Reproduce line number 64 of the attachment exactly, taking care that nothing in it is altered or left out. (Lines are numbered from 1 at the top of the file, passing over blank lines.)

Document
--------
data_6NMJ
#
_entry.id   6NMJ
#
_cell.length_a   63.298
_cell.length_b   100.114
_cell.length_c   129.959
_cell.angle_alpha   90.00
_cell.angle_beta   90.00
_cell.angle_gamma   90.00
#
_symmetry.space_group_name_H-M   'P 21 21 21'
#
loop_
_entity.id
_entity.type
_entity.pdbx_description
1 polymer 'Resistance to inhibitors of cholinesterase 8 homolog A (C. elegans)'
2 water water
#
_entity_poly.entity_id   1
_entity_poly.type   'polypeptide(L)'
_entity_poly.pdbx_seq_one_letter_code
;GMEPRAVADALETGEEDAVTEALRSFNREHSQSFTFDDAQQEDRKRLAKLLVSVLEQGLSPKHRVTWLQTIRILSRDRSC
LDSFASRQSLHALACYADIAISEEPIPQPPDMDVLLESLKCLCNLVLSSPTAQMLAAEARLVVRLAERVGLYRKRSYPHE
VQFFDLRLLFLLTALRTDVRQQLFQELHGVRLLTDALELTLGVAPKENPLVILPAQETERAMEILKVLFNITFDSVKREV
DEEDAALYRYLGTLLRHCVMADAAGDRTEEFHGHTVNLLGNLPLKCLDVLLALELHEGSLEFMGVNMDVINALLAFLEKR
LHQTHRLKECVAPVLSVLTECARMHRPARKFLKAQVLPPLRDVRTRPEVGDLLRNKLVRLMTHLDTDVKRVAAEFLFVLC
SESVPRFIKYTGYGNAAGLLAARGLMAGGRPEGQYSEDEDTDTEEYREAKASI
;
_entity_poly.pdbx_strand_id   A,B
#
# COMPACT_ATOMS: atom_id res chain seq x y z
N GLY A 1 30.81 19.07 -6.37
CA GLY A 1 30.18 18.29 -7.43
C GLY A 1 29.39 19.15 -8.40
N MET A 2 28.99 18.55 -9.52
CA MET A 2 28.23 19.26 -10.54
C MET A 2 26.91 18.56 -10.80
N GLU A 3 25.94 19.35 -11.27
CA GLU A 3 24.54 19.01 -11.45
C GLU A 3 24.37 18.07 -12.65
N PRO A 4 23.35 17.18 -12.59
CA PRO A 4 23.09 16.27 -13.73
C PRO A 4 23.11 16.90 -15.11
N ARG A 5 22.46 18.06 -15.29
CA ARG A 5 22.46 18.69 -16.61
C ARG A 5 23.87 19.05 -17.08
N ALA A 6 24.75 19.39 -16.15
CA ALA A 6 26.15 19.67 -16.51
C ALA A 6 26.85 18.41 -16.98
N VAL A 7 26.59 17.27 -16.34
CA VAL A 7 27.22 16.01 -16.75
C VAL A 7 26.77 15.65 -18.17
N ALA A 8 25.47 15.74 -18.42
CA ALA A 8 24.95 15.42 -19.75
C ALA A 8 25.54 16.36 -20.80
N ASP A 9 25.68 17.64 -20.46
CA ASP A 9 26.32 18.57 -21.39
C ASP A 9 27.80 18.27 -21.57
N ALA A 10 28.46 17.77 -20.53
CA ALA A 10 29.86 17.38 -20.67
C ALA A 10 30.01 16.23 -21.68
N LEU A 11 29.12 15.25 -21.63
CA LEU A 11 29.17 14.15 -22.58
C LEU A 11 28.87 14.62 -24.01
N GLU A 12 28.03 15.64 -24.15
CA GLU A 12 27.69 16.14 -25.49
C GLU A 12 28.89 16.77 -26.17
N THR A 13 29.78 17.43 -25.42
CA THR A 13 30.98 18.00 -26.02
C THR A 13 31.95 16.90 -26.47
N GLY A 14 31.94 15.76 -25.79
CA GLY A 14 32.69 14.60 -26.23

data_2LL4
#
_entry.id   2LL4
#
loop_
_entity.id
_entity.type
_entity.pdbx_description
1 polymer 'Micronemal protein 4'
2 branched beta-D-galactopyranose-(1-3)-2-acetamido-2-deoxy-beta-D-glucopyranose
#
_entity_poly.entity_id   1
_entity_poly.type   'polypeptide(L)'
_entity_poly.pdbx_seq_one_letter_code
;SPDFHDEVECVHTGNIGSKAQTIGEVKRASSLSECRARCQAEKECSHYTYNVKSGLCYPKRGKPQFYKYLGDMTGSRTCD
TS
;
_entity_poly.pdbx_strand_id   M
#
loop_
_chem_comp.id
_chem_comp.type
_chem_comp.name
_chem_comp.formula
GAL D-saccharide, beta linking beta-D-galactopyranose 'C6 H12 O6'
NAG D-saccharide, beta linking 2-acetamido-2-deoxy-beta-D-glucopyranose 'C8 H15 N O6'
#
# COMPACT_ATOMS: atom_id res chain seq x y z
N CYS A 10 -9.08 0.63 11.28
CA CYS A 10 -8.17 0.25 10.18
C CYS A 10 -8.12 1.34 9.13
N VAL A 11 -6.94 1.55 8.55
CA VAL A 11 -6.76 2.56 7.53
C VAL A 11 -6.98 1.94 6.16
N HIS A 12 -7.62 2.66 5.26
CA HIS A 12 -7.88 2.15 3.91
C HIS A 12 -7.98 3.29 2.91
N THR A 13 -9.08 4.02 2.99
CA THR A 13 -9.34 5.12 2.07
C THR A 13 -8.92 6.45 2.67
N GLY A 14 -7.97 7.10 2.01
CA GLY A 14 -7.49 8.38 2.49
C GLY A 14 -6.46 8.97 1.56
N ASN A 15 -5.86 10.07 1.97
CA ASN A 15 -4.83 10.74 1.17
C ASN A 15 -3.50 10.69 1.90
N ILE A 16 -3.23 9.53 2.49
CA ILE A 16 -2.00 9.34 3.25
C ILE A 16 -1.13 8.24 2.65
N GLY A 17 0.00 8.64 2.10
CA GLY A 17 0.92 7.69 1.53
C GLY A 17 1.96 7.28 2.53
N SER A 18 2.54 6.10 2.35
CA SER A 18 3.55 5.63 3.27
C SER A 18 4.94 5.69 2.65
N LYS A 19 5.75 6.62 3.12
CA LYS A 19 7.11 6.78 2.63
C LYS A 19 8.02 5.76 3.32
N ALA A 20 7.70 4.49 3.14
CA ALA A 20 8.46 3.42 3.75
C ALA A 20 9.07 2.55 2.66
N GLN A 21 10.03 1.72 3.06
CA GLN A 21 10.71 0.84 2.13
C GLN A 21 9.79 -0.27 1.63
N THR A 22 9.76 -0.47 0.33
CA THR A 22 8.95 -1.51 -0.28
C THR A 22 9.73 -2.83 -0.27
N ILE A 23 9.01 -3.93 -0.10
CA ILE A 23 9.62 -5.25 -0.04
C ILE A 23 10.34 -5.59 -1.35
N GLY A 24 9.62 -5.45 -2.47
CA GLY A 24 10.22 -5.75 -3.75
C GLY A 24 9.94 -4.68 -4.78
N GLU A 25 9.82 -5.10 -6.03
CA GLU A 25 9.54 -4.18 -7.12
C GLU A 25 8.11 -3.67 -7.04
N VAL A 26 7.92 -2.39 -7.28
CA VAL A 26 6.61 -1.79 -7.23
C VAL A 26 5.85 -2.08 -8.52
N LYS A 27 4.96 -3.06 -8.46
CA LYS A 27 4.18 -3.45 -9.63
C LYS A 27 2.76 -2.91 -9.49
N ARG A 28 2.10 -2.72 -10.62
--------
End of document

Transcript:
N LEU A 11 29.12 15.25 -21.63